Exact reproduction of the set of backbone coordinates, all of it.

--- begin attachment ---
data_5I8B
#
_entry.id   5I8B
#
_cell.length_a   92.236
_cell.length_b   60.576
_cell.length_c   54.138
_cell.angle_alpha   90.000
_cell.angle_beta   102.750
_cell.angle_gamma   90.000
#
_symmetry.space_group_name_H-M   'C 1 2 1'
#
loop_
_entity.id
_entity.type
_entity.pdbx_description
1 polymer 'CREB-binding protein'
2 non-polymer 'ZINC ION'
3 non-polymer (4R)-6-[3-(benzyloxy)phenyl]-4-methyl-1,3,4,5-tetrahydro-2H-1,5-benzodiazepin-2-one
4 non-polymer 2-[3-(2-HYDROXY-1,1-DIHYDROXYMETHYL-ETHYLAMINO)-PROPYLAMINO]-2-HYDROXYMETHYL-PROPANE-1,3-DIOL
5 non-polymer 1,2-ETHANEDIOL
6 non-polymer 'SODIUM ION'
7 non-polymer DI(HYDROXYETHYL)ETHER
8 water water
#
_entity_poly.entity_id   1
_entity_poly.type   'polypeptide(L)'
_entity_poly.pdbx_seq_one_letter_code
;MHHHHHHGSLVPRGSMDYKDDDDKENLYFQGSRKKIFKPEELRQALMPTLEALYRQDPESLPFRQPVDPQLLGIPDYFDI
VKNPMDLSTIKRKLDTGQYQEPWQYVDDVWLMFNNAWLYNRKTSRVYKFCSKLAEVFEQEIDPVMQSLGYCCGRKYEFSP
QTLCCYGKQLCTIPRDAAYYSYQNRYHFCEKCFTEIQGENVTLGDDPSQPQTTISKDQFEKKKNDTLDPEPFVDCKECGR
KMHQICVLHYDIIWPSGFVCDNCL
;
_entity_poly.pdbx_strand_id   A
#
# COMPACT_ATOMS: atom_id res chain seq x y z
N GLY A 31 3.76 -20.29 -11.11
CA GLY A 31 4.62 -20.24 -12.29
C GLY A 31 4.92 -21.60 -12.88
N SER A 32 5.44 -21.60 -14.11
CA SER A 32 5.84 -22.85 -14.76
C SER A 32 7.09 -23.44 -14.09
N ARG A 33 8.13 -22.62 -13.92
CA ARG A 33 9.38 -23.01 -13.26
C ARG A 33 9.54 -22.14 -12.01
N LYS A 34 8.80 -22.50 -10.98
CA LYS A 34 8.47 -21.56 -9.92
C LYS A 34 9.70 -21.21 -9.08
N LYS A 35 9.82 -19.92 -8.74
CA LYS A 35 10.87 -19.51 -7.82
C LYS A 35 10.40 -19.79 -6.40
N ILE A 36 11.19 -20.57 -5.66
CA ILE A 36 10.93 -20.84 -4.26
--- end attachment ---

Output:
data_5I8B
#
_entry.id   5I8B
#
_cell.length_a   92.236
_cell.length_b   60.576
_cell.length_c   54.138
_cell.angle_alpha   90.000
_cell.angle_beta   102.750
_cell.angle_gamma   90.000
#
_symmetry.space_group_name_H-M   'C 1 2 1'
#
loop_
_entity.id
_entity.type
_entity.pdbx_description
1 polymer 'CREB-binding protein'
2 non-polymer 'ZINC ION'
3 non-polymer (4R)-6-[3-(benzyloxy)phenyl]-4-methyl-1,3,4,5-tetrahydro-2H-1,5-benzodiazepin-2-one
4 non-polymer 2-[3-(2-HYDROXY-1,1-DIHYDROXYMETHYL-ETHYLAMINO)-PROPYLAMINO]-2-HYDROXYMETHYL-PROPANE-1,3-DIOL
5 non-polymer 1,2-ETHANEDIOL
6 non-polymer 'SODIUM ION'
7 non-polymer DI(HYDROXYETHYL)ETHER
8 water water
#
_entity_poly.entity_id   1
_entity_poly.type   'polypeptide(L)'
_entity_poly.pdbx_seq_one_letter_code
;MHHHHHHGSLVPRGSMDYKDDDDKENLYFQGSRKKIFKPEELRQALMPTLEALYRQDPESLPFRQPVDPQLLGIPDYFDI
VKNPMDLSTIKRKLDTGQYQEPWQYVDDVWLMFNNAWLYNRKTSRVYKFCSKLAEVFEQEIDPVMQSLGYCCGRKYEFSP
QTLCCYGKQLCTIPRDAAYYSYQNRYHFCEKCFTEIQGENVTLGDDPSQPQTTISKDQFEKKKNDTLDPEPFVDCKECGR
KMHQICVLHYDIIWPSGFVCDNCL
;
_entity_poly.pdbx_strand_id   A
#
# COMPACT_ATOMS: atom_id res chain seq x y z
N GLY A 31 3.76 -20.29 -11.11
CA GLY A 31 4.62 -20.24 -12.29
C GLY A 31 4.92 -21.60 -12.88
N SER A 32 5.44 -21.60 -14.11
CA SER A 32 5.84 -22.85 -14.76
C SER A 32 7.09 -23.44 -14.09
N ARG A 33 8.13 -22.62 -13.92
CA ARG A 33 9.38 -23.01 -13.26
C ARG A 33 9.54 -22.14 -12.01
N LYS A 34 8.80 -22.50 -10.98
CA LYS A 34 8.47 -21.56 -9.92
C LYS A 34 9.70 -21.21 -9.08
N LYS A 35 9.82 -19.92 -8.74
CA LYS A 35 10.87 -19.51 -7.82
C LYS A 35 10.40 -19.79 -6.40
N ILE A 36 11.19 -20.57 -5.66
CA ILE A 36 10.93 -20.84 -4.26